Minimally Disruptive Medicine

Submitted by Kasey Boehmer

Monthly, we meet to discuss MDM topics. While we often talk about patient capacity as one thing, last month we had an interesting discussion about three different types of capacity:

1) The capacity to fight, particularly when a diagnosis of a chronic illness is given, an acute exacerbation occurs, or another important life event occurs that interferes with the ability to care for an existing condition.

2) The capacity to cope with both the work of patienthood and life. In some ways this is tied with normalizing the work of being a patient in light of competing priorities: making sense of it, planning it and enrolling others for help, enacting the work, and appraising its worth.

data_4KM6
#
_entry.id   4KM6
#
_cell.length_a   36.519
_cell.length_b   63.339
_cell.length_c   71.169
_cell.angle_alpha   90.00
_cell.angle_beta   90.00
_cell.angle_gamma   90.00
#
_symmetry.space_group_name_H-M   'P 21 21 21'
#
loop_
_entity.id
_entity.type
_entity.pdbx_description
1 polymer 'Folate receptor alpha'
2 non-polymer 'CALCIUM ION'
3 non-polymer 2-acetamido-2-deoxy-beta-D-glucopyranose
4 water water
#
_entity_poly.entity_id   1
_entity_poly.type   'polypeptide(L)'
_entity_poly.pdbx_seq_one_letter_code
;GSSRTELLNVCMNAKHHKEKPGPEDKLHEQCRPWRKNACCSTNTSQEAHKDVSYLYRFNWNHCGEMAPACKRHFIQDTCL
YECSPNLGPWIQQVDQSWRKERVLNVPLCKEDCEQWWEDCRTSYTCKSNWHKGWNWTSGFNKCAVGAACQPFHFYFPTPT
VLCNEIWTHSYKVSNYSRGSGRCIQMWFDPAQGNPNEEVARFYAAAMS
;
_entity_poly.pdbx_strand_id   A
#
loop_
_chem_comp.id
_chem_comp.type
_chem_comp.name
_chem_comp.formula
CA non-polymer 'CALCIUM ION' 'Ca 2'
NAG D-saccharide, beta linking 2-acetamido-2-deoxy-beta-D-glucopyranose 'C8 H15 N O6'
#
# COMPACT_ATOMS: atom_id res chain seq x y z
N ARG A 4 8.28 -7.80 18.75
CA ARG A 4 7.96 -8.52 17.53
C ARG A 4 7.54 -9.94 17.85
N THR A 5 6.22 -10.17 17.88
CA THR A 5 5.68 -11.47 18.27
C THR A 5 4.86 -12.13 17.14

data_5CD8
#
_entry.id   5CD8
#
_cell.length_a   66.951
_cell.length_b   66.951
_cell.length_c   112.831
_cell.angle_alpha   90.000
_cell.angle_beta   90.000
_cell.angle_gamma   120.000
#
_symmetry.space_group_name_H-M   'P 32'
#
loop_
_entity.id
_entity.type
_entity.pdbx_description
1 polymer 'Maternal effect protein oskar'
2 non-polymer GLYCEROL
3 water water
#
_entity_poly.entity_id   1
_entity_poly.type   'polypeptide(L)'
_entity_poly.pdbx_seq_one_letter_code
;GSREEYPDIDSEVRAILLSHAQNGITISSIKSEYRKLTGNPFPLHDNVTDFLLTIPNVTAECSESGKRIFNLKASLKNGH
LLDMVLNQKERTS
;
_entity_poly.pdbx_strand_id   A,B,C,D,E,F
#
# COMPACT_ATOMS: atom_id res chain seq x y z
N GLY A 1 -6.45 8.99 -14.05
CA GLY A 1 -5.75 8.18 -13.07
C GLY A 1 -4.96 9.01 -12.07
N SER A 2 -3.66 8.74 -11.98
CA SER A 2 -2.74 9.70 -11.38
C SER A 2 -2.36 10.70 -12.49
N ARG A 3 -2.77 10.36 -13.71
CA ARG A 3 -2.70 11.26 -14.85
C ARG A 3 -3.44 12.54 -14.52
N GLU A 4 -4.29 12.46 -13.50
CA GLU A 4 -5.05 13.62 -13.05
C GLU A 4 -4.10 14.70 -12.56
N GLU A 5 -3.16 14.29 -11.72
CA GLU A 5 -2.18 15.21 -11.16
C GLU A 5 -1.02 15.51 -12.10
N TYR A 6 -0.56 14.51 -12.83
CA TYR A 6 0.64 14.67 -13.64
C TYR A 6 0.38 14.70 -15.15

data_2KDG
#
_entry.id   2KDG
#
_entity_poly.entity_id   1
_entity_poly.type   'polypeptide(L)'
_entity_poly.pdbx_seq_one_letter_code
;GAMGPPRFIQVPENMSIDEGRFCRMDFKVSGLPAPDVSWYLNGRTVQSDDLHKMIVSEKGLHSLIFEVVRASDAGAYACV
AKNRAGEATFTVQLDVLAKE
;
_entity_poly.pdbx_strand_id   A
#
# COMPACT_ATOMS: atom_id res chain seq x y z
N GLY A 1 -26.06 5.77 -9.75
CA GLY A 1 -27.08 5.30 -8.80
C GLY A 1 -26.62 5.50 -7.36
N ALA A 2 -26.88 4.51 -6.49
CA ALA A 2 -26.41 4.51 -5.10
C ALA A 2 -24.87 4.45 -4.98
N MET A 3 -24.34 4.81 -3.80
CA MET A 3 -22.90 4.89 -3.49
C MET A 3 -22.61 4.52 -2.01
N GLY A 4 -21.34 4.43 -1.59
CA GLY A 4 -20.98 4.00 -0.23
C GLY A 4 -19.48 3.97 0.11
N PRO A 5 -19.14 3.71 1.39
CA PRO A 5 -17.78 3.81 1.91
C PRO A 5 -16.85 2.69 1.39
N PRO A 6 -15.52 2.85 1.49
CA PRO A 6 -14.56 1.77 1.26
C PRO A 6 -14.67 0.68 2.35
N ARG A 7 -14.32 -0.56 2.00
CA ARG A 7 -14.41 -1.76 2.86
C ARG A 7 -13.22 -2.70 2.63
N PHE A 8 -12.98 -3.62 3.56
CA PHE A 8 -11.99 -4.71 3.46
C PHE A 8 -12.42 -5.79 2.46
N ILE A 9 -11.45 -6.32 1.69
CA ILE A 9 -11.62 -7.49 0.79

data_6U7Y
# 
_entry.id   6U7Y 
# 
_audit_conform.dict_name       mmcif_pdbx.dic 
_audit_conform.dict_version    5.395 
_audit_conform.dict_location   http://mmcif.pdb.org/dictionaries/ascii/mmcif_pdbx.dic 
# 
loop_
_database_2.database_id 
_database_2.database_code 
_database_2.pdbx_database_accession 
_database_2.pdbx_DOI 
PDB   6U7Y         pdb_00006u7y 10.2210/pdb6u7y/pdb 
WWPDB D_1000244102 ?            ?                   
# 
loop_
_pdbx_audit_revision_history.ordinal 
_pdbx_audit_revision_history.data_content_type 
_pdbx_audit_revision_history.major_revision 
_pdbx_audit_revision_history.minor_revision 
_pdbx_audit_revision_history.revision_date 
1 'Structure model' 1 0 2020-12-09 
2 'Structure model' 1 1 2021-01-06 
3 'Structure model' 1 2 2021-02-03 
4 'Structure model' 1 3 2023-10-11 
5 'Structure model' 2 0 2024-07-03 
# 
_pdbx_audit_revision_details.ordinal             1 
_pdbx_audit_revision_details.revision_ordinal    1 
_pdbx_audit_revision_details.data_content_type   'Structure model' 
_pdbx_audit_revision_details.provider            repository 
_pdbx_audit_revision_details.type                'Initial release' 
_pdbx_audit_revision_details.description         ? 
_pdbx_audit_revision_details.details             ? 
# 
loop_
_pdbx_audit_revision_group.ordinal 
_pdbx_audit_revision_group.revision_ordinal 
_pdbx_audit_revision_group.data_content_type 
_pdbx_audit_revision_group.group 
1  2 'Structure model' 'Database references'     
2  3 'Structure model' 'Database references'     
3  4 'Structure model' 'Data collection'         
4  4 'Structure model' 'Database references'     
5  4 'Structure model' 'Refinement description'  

3) The capacity to thrive, which consists of the ability to author ones own story and make a meaningful life with and in spite of living with chronic illness. This capacity may follow the first two.

We discussed that these may be sequential but people may also move backwards and forwards between these phases during different points in their journey with chronic illness.

Finally, we briefly discussed the differences and similarities between the Chronic Disease Self-Management Program (CDSMP) and Capacity Coaching, which are both components of a minimally disruptive approach to care. CDSMP deals more with self-management and the capacity to cope with the complexity of chronic illness. Capacity coaching, aims to foster the patient¹s capacity to thrive. It helps people decide what story they want to write, and then asks questions to help them consider if that story is reasonable and how they might get there.

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